Draft National Assembly for Wales (Legislative Competence) (Social Welfare) Order 2009

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Hywel Williams: I welcome you to the Chair, Mrs. Dean.
I welcome the legislative competence order both as a member of the Welsh Affairs Committee, which considered it, and as one of the sponsors of the Bill that became the Carers (Equal Opportunities) Act 2004, which was promoted by the hon. Member for Aberavon (Dr. Francis). I have a long-standing interest in carers matters.
I agree with what has been said from both sides of the Committee about the importance of cross-border issues, and I should certainly like the Welsh Assembly Government to address carers issues and other health matters effectively, perhaps at the Measure stage, when there is a more practical set of proposals to deal with. I think that the hon. Members for Clwyd, West and for Brecon and Radnorshire were right to draw attention to the matter, and I support them.
The LCO was first introduced by my colleague in Plaid Cymru, Helen Mary Jones, in February 2008, and was later adopted by the Welsh Assembly Government. She has pointed to the delay in passing the LCO. I accept entirely that the processes are slow—the wheels grind slowly—but there are clearly carers in Wales who would benefit from the passage of the LCO and subsequent Measures, so would that the order had been passed earlier.
The order will give the National Assembly power to legislate to promote the well-being of carers, to support the provision of care by carers, and to compel bodies to work together to provide information and other matters to carers, all of which are long overdue. The Welsh Assembly Government have the power to issue guidance to local authorities and the NHS in Wales, but no power to legislate, which led to the need for the LCO.
On the point made by the hon. Member for Clwyd, West about guidance, when the Select Committee took evidence on 2 March, I asked the Assembly Minister with responsibility for welfare:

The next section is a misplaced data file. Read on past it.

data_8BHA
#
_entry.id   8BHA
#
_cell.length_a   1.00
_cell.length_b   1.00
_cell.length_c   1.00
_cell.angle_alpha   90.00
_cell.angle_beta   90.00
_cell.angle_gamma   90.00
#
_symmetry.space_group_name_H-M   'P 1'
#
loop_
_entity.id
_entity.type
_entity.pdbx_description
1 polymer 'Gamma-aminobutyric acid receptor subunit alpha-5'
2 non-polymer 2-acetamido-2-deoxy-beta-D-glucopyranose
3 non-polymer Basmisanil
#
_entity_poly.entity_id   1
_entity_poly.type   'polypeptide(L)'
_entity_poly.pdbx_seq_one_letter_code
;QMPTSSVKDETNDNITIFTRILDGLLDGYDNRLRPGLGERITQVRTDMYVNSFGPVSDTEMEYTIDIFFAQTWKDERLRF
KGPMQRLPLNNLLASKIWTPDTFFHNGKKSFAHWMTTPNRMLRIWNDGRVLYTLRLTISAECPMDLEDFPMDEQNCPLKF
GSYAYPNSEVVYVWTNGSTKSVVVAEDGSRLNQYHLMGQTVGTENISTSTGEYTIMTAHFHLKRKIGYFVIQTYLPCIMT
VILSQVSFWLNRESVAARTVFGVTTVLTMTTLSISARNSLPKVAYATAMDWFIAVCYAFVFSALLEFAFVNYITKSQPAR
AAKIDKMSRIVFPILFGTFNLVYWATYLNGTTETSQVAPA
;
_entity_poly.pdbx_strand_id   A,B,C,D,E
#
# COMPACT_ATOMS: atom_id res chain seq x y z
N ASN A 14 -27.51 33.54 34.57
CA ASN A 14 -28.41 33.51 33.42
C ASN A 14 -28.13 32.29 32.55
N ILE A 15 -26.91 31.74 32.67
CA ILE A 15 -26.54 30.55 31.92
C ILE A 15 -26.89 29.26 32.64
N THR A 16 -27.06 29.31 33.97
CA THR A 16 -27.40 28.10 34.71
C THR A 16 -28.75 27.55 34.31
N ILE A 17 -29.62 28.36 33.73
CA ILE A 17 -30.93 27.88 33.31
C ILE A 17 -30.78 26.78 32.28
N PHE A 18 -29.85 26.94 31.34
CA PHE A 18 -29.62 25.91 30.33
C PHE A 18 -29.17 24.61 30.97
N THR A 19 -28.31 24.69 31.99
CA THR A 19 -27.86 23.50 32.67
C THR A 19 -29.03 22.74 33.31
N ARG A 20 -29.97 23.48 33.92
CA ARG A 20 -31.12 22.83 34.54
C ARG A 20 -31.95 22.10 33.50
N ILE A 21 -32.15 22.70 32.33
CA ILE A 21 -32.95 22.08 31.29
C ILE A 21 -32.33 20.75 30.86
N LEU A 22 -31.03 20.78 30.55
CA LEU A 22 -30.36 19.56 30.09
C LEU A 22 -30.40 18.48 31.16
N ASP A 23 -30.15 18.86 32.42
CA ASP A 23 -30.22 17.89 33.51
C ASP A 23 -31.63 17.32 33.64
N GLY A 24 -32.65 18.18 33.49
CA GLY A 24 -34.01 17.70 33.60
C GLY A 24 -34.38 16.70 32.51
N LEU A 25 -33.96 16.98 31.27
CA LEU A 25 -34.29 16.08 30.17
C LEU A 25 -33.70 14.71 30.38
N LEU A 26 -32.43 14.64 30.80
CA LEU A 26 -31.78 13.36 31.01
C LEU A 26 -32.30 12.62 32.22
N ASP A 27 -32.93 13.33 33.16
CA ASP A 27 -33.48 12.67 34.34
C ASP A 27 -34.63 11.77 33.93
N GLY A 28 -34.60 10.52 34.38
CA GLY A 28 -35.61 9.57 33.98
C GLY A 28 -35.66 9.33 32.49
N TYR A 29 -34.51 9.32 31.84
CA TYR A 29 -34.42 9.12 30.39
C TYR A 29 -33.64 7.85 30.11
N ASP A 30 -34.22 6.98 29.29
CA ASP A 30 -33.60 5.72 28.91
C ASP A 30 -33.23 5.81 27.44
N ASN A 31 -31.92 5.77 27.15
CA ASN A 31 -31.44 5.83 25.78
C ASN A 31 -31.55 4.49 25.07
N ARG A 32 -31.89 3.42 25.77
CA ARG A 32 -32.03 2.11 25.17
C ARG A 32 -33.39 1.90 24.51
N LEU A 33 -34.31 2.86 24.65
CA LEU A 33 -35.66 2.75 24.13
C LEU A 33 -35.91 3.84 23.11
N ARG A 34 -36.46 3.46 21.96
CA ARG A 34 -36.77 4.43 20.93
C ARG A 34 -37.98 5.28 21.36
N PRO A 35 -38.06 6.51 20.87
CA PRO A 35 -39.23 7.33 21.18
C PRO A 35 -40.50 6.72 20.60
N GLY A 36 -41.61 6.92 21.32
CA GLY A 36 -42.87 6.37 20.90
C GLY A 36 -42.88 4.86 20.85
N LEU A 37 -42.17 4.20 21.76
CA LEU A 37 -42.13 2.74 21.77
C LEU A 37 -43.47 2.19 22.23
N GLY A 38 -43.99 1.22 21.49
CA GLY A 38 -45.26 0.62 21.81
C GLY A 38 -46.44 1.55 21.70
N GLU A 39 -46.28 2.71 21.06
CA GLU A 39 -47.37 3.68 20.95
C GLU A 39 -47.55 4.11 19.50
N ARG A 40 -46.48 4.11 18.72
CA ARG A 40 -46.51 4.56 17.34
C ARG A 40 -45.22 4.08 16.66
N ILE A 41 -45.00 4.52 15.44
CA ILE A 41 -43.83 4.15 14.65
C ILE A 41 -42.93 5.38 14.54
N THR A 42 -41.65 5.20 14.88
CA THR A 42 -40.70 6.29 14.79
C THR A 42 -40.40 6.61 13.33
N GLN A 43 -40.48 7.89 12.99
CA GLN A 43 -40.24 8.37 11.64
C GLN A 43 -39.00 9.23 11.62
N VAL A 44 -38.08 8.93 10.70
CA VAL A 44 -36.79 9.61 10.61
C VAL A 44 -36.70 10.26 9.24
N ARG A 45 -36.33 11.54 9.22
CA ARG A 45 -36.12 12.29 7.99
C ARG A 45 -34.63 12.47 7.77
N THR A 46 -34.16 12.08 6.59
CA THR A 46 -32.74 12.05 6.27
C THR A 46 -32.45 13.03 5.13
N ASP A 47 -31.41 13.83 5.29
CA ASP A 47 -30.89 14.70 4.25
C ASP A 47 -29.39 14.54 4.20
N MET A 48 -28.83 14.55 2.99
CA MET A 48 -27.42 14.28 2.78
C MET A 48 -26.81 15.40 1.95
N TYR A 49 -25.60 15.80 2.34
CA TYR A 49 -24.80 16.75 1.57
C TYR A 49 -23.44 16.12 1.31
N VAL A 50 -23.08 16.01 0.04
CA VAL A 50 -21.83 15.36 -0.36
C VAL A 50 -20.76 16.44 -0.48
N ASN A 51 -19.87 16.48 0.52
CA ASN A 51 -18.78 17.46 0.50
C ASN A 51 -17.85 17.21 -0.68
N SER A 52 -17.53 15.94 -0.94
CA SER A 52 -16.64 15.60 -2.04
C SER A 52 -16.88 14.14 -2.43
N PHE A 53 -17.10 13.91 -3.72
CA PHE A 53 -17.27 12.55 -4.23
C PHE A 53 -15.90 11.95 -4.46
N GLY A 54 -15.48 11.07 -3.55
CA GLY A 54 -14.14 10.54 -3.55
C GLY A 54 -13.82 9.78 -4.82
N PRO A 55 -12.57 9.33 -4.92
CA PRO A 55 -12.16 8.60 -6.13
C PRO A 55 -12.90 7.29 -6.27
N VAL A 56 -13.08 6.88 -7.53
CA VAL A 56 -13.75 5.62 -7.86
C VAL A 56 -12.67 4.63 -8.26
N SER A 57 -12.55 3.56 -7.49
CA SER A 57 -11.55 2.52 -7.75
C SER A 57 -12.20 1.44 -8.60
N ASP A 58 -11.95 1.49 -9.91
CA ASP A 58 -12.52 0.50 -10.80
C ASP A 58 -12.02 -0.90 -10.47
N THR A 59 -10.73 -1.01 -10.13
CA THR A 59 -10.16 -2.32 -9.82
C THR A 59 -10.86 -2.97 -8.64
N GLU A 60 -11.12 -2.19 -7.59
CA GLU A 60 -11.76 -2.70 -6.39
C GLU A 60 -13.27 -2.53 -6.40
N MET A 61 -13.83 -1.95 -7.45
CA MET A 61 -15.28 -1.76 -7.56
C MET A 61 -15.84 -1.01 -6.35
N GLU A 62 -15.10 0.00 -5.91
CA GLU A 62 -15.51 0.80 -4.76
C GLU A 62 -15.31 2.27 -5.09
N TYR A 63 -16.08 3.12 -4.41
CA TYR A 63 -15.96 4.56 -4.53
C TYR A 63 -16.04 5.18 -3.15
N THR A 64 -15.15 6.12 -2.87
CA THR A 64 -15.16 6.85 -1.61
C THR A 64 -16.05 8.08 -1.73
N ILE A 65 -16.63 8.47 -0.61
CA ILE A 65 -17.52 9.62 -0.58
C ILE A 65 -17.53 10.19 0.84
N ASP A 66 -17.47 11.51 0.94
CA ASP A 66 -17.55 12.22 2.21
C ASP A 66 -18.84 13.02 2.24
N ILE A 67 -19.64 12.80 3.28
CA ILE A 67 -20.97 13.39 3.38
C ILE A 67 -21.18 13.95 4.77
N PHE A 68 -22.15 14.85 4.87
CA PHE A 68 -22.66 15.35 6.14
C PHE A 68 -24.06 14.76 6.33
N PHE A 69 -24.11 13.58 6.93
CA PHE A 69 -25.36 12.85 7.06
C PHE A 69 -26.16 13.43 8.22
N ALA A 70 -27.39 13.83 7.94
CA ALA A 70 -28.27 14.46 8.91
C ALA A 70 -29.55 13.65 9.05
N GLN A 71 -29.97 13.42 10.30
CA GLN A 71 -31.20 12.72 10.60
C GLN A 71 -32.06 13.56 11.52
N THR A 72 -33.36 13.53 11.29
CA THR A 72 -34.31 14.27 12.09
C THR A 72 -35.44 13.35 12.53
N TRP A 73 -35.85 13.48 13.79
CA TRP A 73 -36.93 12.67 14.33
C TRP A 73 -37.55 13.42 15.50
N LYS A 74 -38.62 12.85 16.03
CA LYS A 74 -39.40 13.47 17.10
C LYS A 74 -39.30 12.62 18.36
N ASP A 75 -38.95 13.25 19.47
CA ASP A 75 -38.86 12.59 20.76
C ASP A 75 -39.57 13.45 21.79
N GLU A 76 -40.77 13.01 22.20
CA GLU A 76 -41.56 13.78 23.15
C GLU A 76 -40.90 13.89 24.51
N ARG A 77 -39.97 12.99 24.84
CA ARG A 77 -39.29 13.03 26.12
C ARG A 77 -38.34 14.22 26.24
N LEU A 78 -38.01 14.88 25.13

“could the variation in service provision be improved simply by enforcing existing statutory guidance regarding the provision of information and carers’ assessments? Can you do that using the existing statutory guidance”.
Her answer was brief:
“In my view, no, not adequately.”
I take it that she has the required expertise to come to that judgment, so I am happy to bow to her on that matter. The matter was discussed extensively by the Committee, so I am happy to leave it with the Minister from Cardiff saying, “No, not adequately.”
The Assembly has indicated its intention to introduce a Measure soon. That, of course, is a matter for the Assembly but, as I said, I would welcome that as soon as possible. To quote my colleague Helen Mary Jones again:
“There was no opposition to this proposed LCO, either here or at Westminster, yet carers who could have been enjoying enhanced rights today will have to wait another six to nine months, at best, and possibly another 12, depending on how Measures can be brought forward.”
There is therefore a degree of urgency.
The Welsh Affairs Committee eventually concluded, to cite page 3 of the report’s summary:
“the purpose of the proposed legislation which the Welsh Assembly Government intends to make under this new competence is clear. The proposed Order is consistent with previously announced Welsh Assembly Government policy and the existing powers of the National Assembly for Wales in the field of social welfare.”
Again, that is clear enough for me. I hope that that leads this Committee to support the power.
On the exceptions issue, I could do no better than to refer to arguments proposed by the former Secretary of State for Wales, the right hon. Member for Torfaen (Mr. Murphy), who discussed fixing each exception or having floating exceptions. He noted that fixed exceptions to specific matters have drawbacks: they are lengthy and potentially unclear, and the need to consider all possible scenarios can lead to great complications. Having floating exceptions fits in more naturally, in drafting terms, and does not require cross-referencing. Hopefully, that will lead to welcome change and simplicity in what I have said many times is a fairly complicated system. Given the point that we are at, I am happy to support the two orders but, as might be expected, I say that the sooner we replace the powers with part 4 powers, the better.